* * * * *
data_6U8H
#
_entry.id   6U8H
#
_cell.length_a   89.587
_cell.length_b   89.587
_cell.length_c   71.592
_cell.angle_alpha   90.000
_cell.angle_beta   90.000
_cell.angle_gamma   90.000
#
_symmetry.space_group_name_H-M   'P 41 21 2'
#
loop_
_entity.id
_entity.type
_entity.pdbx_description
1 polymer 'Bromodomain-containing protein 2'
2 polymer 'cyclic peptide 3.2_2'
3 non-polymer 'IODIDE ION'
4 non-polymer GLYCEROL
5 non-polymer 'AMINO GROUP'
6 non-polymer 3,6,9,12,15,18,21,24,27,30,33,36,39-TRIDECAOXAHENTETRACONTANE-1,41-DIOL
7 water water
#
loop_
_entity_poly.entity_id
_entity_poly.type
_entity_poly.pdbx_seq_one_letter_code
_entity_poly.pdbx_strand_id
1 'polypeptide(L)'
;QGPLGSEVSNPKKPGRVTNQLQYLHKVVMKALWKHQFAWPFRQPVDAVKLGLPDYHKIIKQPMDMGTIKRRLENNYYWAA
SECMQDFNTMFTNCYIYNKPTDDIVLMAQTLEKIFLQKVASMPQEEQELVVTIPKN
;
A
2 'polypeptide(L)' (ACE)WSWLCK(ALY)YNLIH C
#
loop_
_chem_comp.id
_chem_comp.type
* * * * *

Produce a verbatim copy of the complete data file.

data_6U8H
#
_entry.id   6U8H
#
_cell.length_a   89.587
_cell.length_b   89.587
_cell.length_c   71.592
_cell.angle_alpha   90.000
_cell.angle_beta   90.000
_cell.angle_gamma   90.000
#
_symmetry.space_group_name_H-M   'P 41 21 2'
#
loop_
_entity.id
_entity.type
_entity.pdbx_description
1 polymer 'Bromodomain-containing protein 2'
2 polymer 'cyclic peptide 3.2_2'
3 non-polymer 'IODIDE ION'
4 non-polymer GLYCEROL
5 non-polymer 'AMINO GROUP'
6 non-polymer 3,6,9,12,15,18,21,24,27,30,33,36,39-TRIDECAOXAHENTETRACONTANE-1,41-DIOL
7 water water
#
loop_
_entity_poly.entity_id
_entity_poly.type
_entity_poly.pdbx_seq_one_letter_code
_entity_poly.pdbx_strand_id
1 'polypeptide(L)'
;QGPLGSEVSNPKKPGRVTNQLQYLHKVVMKALWKHQFAWPFRQPVDAVKLGLPDYHKIIKQPMDMGTIKRRLENNYYWAA
SECMQDFNTMFTNCYIYNKPTDDIVLMAQTLEKIFLQKVASMPQEEQELVVTIPKN
;
A
2 'polypeptide(L)' (ACE)WSWLCK(ALY)YNLIH C
#
loop_
_chem_comp.id
_chem_comp.type